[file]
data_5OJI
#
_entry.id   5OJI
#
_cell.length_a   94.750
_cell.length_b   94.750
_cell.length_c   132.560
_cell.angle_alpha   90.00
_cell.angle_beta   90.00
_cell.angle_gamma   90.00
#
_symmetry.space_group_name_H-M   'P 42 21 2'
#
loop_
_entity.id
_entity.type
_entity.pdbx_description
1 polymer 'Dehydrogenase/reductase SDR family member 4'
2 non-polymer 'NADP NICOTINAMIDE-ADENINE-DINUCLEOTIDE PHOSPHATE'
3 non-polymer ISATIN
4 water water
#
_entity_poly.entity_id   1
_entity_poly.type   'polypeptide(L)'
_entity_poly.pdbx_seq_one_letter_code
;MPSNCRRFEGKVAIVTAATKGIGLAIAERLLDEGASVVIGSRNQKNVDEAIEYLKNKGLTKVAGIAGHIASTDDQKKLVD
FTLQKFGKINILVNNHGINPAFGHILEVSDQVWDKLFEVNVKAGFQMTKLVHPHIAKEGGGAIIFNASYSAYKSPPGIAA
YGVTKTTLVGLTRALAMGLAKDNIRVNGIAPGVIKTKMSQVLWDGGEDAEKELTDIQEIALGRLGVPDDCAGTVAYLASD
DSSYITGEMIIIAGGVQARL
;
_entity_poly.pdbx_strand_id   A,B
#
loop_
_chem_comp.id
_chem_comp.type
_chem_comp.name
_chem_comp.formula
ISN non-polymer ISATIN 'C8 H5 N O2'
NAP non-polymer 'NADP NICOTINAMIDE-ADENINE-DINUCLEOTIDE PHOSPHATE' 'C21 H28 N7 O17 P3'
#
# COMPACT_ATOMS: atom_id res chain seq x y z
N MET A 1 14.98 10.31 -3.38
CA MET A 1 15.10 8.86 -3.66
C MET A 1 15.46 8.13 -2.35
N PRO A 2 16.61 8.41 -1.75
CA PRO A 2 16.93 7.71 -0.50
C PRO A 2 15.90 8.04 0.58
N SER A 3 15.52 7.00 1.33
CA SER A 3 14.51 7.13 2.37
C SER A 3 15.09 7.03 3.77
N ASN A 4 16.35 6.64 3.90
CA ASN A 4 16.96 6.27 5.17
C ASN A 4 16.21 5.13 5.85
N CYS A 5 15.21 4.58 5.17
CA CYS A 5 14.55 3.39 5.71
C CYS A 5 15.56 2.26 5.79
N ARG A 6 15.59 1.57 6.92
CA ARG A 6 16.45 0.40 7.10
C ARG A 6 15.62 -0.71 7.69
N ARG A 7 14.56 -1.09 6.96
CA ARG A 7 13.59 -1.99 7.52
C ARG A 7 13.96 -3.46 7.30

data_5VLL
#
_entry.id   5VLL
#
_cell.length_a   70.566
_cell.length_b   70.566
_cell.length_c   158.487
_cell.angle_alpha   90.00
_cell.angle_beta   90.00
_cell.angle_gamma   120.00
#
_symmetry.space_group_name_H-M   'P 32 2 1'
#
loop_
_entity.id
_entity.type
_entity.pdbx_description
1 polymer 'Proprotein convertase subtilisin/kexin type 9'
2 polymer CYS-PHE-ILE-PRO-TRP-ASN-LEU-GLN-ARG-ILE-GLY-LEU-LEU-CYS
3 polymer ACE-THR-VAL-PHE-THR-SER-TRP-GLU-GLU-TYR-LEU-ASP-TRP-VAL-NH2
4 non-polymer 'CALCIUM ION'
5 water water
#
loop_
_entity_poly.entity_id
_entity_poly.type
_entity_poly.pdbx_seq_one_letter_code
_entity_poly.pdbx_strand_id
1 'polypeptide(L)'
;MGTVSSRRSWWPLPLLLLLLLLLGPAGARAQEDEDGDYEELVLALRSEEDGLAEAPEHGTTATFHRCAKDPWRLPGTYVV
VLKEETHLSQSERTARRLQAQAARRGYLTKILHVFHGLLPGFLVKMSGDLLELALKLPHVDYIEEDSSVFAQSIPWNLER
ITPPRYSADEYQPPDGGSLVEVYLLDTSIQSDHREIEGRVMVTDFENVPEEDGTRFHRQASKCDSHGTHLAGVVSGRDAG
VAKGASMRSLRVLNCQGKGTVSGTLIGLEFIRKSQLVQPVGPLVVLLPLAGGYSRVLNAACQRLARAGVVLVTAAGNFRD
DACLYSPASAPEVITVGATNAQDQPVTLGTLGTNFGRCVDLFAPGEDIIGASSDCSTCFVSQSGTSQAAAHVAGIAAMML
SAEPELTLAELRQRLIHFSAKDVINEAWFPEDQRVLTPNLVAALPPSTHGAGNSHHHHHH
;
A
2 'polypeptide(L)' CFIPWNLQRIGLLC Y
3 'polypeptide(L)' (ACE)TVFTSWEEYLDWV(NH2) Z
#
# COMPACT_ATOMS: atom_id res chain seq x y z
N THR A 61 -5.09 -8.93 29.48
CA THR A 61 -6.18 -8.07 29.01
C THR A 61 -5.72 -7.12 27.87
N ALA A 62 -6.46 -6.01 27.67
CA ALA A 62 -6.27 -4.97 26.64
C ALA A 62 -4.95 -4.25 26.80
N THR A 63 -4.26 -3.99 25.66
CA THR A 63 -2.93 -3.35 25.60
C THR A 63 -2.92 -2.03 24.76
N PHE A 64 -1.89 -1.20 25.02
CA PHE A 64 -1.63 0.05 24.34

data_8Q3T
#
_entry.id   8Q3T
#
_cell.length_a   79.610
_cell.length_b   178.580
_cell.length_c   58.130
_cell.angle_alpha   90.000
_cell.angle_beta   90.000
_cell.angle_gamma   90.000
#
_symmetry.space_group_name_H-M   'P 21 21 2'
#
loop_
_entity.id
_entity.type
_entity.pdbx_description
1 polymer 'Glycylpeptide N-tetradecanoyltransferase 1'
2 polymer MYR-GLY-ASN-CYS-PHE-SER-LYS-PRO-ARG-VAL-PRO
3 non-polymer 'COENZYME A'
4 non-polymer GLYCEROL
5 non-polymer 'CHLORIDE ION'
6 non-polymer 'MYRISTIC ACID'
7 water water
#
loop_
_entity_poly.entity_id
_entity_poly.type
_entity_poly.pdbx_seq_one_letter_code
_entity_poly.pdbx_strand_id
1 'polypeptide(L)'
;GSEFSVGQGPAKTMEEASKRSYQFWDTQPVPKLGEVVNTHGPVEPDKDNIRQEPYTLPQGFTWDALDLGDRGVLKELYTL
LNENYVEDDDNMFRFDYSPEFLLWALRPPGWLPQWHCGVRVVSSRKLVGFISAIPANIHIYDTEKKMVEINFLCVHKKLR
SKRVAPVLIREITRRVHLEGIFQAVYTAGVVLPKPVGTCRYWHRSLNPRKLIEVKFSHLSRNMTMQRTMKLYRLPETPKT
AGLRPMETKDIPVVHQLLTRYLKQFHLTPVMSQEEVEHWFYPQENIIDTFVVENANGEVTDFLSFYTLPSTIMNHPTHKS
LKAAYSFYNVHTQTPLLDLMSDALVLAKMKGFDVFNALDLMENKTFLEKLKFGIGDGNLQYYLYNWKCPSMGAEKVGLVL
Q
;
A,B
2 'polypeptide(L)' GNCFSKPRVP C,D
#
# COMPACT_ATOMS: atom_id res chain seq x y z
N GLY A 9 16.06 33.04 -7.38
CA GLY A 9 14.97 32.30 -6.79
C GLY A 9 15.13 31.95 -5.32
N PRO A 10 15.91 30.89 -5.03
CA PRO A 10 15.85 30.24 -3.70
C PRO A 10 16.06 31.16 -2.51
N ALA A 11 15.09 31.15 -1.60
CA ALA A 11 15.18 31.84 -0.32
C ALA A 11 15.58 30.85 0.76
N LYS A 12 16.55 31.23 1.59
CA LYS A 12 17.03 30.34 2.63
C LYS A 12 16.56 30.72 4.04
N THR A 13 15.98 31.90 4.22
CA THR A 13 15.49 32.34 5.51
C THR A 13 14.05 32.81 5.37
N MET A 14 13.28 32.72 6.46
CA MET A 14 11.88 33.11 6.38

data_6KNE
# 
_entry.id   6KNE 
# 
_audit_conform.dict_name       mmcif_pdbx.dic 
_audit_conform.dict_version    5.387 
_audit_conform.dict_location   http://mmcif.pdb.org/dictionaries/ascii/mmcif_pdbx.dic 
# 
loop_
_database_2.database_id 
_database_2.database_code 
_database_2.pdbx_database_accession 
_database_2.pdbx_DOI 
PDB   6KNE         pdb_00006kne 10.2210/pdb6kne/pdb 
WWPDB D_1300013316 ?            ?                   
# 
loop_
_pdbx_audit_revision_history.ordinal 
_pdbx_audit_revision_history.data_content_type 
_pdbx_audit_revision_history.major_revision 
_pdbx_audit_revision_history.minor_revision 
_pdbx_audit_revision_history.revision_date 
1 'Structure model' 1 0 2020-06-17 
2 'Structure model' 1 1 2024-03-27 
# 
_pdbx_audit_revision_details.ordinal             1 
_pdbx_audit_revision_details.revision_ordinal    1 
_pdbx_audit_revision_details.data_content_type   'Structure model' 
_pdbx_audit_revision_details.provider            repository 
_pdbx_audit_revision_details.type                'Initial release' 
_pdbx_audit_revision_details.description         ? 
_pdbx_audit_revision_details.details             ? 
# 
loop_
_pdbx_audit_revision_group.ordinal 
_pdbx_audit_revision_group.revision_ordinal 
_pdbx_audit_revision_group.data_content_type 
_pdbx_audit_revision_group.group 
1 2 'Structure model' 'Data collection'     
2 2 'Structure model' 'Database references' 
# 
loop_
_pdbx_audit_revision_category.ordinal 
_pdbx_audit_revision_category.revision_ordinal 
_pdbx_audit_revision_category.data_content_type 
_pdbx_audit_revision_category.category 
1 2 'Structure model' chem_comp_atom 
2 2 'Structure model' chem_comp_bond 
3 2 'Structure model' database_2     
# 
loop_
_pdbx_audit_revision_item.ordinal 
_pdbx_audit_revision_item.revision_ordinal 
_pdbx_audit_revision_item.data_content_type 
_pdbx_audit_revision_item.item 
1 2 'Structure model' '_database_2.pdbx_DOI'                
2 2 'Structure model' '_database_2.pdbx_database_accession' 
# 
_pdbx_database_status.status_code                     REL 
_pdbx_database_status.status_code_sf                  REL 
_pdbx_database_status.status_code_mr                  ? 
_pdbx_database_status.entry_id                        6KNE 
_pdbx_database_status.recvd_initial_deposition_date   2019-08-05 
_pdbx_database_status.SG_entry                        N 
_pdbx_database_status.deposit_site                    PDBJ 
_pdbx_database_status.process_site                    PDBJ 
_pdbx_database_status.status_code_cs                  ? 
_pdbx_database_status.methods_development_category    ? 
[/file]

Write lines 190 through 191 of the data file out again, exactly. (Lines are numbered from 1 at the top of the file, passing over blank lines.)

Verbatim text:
loop_
_pdbx_audit_revision_history.ordinal 